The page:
So there you are, having ended the auction, wasted a week on the market, and no buyer. But of course, the guy will say, "But, I'll overlook the scratch if you drop the price $500."
And that was the gag all along. They want to put you at a disadvantage and then take advantage of you.
Another fellow wanted me to "end the auction early" and then "meet him halfway" in Pennsylvania. Talk about a disadvantage. After driving four hours (and renting a trailer) I end up meeting some Joe in a parking lot in PA, only to have him try to haggle me on the price. Since I have so much invested in driving there, I would be motivated to fall for his machinations.
I told both "buyers" that if they wanted to bid on the tractor, then bid. Play the game by the rules, not make up new ones as you go along. Of course, both "buyers" had ZERO feedback, meaning that they never had done a deal on eBay. And I programmed my auction sites to not accept zero feedback bidders.
And the funny thing is, in every case where someone asked me to "end the auction early" and sell to them for a fixed price, that person never bid on the item - even when it eventually sold for LESS than what they proposed to pay in the proposed outside-of-eBay transaction. What does that tell you about their real motivations? Volumes!
In other cases, I have had people e-mail me telling me an item was "overpriced" but that they would "do me a favor" and buy it for less than the minimum bid, if I would "end the auction early". These types of people are like the "early birds" at garage sales. They prey upon your insecurities and try to buy things for below market value by implying that they will never sell otherwise. "Sell it to me now," they are implying, "or lose your only hope of ever selling it."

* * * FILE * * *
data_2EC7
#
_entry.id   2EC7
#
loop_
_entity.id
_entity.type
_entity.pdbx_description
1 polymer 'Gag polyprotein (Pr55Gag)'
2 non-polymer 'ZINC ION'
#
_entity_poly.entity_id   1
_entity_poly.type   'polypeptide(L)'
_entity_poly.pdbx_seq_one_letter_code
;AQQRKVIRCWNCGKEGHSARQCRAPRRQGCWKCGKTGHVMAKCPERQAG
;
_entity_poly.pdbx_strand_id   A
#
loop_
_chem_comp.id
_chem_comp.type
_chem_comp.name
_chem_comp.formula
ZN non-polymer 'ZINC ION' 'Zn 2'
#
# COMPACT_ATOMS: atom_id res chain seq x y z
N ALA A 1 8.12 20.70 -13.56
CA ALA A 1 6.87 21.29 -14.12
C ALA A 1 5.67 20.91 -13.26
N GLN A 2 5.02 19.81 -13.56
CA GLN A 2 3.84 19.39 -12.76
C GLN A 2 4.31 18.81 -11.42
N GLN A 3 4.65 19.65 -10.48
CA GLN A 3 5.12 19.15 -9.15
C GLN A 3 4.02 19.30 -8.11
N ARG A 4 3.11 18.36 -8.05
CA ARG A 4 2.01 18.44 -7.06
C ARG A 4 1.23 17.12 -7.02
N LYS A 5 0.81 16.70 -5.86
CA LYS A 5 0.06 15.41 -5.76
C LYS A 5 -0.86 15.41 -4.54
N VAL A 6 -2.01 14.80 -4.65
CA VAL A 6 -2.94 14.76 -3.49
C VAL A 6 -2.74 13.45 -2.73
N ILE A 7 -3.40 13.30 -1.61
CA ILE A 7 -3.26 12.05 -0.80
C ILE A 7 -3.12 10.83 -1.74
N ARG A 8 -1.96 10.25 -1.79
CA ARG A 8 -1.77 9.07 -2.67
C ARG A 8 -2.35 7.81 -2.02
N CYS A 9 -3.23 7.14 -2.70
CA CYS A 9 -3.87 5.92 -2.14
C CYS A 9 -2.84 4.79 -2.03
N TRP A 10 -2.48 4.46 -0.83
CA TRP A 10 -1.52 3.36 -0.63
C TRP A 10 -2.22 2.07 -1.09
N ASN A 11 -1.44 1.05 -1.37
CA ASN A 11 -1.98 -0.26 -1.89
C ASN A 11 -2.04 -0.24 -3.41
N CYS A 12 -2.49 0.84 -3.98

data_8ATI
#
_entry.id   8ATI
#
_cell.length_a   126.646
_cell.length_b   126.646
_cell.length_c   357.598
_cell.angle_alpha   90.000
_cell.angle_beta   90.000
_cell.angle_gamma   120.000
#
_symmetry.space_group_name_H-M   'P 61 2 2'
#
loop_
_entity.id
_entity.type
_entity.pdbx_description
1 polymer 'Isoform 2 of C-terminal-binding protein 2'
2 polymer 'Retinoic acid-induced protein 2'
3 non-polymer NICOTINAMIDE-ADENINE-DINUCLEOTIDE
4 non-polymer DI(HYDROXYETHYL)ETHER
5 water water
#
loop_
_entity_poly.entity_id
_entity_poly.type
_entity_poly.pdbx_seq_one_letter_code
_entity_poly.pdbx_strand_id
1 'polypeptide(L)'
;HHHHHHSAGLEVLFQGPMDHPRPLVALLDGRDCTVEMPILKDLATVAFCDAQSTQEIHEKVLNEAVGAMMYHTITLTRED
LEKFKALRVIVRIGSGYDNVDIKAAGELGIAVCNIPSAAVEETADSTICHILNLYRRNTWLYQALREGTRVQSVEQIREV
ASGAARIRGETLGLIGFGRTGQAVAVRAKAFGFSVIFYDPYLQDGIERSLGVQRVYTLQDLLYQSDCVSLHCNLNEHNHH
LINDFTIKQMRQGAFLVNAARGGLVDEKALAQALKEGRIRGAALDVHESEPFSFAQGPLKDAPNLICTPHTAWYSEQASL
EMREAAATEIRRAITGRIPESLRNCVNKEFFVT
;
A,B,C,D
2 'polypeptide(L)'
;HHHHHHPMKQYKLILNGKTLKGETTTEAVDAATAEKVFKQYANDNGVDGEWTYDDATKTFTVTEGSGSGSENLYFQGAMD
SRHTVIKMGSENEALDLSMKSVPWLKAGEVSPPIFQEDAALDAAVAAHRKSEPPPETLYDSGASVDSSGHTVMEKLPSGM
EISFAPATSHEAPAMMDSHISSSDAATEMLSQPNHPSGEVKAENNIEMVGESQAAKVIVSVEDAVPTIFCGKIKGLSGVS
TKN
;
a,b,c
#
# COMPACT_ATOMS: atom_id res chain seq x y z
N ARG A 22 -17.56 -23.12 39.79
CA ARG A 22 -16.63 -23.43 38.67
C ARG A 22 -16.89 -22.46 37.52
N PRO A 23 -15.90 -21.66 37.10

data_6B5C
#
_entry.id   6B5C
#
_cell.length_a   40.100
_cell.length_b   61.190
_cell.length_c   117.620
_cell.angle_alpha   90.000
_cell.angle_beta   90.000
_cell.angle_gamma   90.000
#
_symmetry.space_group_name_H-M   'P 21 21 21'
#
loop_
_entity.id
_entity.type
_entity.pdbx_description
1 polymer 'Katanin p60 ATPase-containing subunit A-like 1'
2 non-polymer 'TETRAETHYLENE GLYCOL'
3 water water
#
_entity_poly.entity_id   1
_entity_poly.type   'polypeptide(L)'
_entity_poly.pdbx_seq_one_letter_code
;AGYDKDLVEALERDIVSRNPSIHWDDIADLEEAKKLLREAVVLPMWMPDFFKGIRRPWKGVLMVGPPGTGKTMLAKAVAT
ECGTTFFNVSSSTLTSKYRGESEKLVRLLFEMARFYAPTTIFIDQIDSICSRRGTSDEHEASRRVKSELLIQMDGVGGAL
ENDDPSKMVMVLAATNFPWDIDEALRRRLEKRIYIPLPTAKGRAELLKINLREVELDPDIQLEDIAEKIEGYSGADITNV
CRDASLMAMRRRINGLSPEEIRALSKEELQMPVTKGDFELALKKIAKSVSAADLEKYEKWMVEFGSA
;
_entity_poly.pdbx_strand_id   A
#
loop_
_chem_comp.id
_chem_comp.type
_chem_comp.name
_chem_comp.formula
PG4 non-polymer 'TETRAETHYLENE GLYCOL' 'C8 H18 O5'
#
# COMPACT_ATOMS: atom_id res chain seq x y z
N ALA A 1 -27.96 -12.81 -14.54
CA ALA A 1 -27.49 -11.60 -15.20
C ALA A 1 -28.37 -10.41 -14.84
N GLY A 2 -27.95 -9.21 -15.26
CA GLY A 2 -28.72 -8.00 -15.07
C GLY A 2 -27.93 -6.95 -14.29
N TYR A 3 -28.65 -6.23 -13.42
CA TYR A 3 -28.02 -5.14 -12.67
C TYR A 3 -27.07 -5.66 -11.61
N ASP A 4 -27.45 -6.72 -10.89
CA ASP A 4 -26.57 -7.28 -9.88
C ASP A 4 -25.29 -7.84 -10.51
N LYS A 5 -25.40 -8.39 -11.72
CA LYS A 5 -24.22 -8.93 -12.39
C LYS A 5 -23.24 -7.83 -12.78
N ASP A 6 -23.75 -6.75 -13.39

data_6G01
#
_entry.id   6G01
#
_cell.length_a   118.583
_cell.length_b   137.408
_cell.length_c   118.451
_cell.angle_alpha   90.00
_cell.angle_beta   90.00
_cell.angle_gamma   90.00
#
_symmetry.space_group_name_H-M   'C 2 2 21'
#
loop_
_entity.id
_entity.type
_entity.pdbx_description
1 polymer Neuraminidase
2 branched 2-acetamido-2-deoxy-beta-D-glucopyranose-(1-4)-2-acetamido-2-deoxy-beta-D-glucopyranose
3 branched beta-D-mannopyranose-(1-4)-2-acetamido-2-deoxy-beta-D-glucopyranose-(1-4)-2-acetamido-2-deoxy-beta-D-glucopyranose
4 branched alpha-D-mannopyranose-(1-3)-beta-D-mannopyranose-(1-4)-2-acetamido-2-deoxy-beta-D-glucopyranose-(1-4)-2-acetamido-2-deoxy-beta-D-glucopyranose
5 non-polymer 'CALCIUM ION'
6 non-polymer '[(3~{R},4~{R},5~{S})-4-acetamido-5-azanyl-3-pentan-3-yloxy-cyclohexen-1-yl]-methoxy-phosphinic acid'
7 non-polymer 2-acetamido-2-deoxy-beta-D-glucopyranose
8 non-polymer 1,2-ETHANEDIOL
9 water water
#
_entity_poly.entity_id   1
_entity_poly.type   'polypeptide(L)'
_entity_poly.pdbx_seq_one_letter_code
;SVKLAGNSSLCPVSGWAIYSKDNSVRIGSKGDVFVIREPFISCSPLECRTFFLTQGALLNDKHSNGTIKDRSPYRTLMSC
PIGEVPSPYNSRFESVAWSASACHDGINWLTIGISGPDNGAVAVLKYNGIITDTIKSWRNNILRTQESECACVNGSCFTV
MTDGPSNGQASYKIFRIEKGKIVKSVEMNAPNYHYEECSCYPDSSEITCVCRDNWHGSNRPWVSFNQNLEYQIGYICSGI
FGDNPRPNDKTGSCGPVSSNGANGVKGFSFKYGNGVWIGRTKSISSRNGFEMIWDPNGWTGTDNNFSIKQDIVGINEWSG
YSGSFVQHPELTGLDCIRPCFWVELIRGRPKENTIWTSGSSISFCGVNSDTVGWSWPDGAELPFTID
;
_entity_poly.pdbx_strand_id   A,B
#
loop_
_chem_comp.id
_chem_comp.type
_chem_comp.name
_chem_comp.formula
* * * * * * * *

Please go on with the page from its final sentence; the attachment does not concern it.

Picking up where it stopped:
Again, the best solution is to "Stay the course" and go through the normal channels of commerce. Rigging all these outside deals is just not worth it. They become complicated and difficult, even if the buyer is "honest" (a word I would use with trepidation) as you can't use PayPal and the other normal means of completing the transaction. From the standpoint of "Hassle" alone, the "end the auction early" deal just isn't worth it.
I re-listed the tractor, each time dropping the price $500. It finally found bidders, perhaps not at the price I wanted, but at a respectable amount.
I listed the tractor and mower together, and in retrospect, I probably should have sold them separately. Some folks were interested in the tractor, others might want a mower. Selling them separately targets larger markets for both and generates more money. Something to bear in mind when selling items that contain multiple components.
I also went on some tractor websites and posted links to the auction. This is probably a little cheeky, but it does generate interest. If you are selling an Alfa Romeo, putting a note on an Alfa website might generate more traffic for your auction. But, beware - many such discussion groups, etc. frown upon such postings. You may get some flames on the message board. However, since you are selling your Alfa anyway, chances are, you won't be visiting the message board ever again. And if it sells your Alfa....
eBay is a great way to get rid of things you are no longer using - converting physical assets to cash, which can, in turn, be converted to things you need. It is not a way of "making money" unless you want to make a business of it. But if you have things of value you want to get rid of, it is a useful place to convert them to cash.